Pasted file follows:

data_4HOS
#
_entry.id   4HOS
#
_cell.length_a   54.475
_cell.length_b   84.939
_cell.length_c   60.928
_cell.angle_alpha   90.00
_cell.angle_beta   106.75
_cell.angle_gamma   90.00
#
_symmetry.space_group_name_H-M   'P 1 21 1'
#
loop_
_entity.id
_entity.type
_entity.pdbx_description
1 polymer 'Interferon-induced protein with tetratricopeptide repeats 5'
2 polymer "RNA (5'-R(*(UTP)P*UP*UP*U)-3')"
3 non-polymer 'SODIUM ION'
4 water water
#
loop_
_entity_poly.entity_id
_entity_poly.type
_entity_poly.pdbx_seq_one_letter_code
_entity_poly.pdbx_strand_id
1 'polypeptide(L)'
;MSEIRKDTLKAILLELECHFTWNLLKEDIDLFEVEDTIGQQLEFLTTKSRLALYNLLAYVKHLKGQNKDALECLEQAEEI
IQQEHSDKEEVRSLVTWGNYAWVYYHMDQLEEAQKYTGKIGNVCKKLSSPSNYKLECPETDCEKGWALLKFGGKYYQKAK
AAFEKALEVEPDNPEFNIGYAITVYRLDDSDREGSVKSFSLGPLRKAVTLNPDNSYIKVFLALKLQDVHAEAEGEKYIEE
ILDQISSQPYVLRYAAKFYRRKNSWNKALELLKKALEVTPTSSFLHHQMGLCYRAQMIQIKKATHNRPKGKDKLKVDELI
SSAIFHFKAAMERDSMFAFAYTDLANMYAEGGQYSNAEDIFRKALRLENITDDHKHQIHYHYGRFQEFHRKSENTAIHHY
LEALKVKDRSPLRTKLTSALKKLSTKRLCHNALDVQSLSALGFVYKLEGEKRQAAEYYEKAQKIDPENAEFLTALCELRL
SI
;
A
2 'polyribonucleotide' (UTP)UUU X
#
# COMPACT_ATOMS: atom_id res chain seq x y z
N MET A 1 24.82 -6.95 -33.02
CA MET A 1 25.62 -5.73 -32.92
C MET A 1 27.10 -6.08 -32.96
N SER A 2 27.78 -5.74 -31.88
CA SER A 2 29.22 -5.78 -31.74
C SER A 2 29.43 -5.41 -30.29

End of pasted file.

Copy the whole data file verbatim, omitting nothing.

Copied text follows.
data_4HOS
#
_entry.id   4HOS
#
_cell.length_a   54.475
_cell.length_b   84.939
_cell.length_c   60.928
_cell.angle_alpha   90.00
_cell.angle_beta   106.75
_cell.angle_gamma   90.00
#
_symmetry.space_group_name_H-M   'P 1 21 1'
#
loop_
_entity.id
_entity.type
_entity.pdbx_description
1 polymer 'Interferon-induced protein with tetratricopeptide repeats 5'
2 polymer "RNA (5'-R(*(UTP)P*UP*UP*U)-3')"
3 non-polymer 'SODIUM ION'
4 water water
#
loop_
_entity_poly.entity_id
_entity_poly.type
_entity_poly.pdbx_seq_one_letter_code
_entity_poly.pdbx_strand_id
1 'polypeptide(L)'
;MSEIRKDTLKAILLELECHFTWNLLKEDIDLFEVEDTIGQQLEFLTTKSRLALYNLLAYVKHLKGQNKDALECLEQAEEI
IQQEHSDKEEVRSLVTWGNYAWVYYHMDQLEEAQKYTGKIGNVCKKLSSPSNYKLECPETDCEKGWALLKFGGKYYQKAK
AAFEKALEVEPDNPEFNIGYAITVYRLDDSDREGSVKSFSLGPLRKAVTLNPDNSYIKVFLALKLQDVHAEAEGEKYIEE
ILDQISSQPYVLRYAAKFYRRKNSWNKALELLKKALEVTPTSSFLHHQMGLCYRAQMIQIKKATHNRPKGKDKLKVDELI
SSAIFHFKAAMERDSMFAFAYTDLANMYAEGGQYSNAEDIFRKALRLENITDDHKHQIHYHYGRFQEFHRKSENTAIHHY
LEALKVKDRSPLRTKLTSALKKLSTKRLCHNALDVQSLSALGFVYKLEGEKRQAAEYYEKAQKIDPENAEFLTALCELRL
SI
;
A
2 'polyribonucleotide' (UTP)UUU X
#
# COMPACT_ATOMS: atom_id res chain seq x y z
N MET A 1 24.82 -6.95 -33.02
CA MET A 1 25.62 -5.73 -32.92
C MET A 1 27.10 -6.08 -32.96
N SER A 2 27.78 -5.74 -31.88
CA SER A 2 29.22 -5.78 -31.74
C SER A 2 29.43 -5.41 -30.29